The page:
Testamentary Capacity and Chronic Illness Case Studies for Discussion
By: Martin M. Shenkman, CPA, MBA, JD
ABA Conference CallEmotional and Psychological Issues in Estate Planning CommitteeTestamentary Capacity and Chronic Illness: Discussion Questions and Case Studies
February 2, 2012
By: Martin M. Shenkman, Esq.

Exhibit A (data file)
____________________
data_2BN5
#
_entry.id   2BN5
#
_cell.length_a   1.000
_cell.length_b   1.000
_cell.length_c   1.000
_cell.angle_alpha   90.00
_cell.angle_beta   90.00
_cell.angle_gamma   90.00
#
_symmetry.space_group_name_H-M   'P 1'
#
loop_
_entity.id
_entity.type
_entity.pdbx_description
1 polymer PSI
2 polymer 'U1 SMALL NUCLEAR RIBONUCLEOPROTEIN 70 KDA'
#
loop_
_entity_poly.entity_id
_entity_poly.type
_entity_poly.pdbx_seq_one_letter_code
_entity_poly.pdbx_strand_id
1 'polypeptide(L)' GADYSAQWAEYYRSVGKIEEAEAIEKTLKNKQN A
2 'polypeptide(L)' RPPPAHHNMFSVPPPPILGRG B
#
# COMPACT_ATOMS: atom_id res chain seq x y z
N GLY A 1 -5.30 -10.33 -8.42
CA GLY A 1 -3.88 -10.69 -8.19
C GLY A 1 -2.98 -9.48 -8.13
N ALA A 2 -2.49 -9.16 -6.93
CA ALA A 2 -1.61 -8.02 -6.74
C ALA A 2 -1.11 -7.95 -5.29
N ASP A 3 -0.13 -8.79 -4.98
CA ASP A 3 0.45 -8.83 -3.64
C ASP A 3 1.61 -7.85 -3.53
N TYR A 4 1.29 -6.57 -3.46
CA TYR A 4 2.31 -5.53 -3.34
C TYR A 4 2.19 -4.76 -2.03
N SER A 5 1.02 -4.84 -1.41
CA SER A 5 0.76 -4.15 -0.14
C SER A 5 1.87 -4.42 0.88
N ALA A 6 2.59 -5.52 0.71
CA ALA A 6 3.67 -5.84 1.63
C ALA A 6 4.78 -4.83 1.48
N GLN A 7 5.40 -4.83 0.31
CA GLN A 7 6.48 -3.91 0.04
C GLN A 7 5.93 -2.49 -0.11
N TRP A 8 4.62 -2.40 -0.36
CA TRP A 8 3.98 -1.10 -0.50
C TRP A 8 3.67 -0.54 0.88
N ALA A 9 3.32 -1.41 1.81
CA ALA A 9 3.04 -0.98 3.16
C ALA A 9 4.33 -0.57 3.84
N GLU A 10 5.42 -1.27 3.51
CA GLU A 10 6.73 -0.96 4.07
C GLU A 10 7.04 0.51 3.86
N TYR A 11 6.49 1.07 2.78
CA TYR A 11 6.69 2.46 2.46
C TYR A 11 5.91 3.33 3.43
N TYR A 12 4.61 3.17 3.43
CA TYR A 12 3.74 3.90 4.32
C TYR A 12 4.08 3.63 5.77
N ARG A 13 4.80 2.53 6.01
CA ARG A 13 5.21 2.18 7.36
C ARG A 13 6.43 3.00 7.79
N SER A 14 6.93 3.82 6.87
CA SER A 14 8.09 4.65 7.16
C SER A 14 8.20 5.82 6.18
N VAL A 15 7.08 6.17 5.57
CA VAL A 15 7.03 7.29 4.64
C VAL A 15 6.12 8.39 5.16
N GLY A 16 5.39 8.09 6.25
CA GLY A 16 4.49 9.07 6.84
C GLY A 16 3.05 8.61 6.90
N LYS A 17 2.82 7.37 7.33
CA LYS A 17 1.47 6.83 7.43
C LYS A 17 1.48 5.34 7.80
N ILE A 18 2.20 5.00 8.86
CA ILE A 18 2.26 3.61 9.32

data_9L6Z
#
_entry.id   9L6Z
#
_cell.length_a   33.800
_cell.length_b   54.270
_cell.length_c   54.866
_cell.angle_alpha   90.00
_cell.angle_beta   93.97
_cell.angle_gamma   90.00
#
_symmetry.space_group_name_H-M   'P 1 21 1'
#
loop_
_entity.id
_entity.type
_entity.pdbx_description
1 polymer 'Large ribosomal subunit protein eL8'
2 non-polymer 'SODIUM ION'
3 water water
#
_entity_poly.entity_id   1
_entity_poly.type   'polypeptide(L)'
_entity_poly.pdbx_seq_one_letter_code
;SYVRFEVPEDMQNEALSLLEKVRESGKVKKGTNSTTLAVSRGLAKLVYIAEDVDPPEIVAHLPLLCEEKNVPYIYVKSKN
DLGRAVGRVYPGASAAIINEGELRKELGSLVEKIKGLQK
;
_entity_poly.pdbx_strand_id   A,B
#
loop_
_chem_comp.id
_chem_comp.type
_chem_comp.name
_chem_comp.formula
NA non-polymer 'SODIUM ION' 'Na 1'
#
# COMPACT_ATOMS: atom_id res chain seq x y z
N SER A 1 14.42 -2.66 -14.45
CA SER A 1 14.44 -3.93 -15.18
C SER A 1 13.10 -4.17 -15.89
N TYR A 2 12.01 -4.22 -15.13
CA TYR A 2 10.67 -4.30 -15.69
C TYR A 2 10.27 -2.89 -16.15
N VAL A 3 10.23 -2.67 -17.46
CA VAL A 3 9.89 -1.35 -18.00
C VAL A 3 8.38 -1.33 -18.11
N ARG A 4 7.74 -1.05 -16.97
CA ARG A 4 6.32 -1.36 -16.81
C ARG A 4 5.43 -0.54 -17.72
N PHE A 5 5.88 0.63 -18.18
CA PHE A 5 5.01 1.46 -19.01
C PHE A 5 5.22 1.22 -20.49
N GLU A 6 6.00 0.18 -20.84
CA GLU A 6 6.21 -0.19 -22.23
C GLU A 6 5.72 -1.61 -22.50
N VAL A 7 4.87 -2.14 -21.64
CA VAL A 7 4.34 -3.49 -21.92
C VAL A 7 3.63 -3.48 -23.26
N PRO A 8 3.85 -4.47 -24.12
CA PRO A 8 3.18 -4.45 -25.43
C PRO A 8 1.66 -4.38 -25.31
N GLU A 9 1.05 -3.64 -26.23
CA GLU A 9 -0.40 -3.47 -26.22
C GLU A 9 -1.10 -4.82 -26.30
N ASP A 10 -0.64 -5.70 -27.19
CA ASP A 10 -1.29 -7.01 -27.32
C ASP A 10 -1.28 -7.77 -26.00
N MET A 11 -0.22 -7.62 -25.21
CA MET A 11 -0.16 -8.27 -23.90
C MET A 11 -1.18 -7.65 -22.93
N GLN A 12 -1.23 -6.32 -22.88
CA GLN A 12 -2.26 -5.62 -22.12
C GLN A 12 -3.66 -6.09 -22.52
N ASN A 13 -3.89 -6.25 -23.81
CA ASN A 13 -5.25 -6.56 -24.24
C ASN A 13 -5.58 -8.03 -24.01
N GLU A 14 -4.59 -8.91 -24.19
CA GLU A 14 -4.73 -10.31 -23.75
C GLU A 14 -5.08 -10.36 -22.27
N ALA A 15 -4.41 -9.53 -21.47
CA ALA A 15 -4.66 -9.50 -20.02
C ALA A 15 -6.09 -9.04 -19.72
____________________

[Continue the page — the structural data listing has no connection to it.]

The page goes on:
COPD Case Study: Chronic Obstructive Pulmonary Disease (“COPD”) can result in the destruction of the lungs. Many lay people might view this purely as a physical impairment that should not have a cognitive impact. But is that really the case? Someone living with COPD experiences shortness of breath and difficulty breathing. This can lead to less oxygen reaching the lungs, blood stream, and body (“hypoxia”). With COPD, if there is an acute event, the client could become hypoxic and acutely confused. But, after treatment and recovery, when their oxygen level recovers sufficiently they may revert to cognitive baseline. However, if there are many flare ups, repeated assaults, some clients might not fully recover nor return to baseline. There may be permanent brain damage. In contrast, other clients with COPD might experience many flare ups and not experience any brain damage. The message for practitioners is that if there a particular client has experienced repeated flare ups there should be an assessment done of mental capacity, especially if the dispositive scheme is not a natural one. Anyone in a panic over not breathing will likely be terrified and that is not the time to execute a document. How can practitioners ascertain whether a particular situation is acute or not? If a disease that appears to be primarily physical can have profound cognitive impact what precautions should practitioners take to assure that they don’t misinterpret the client’s status?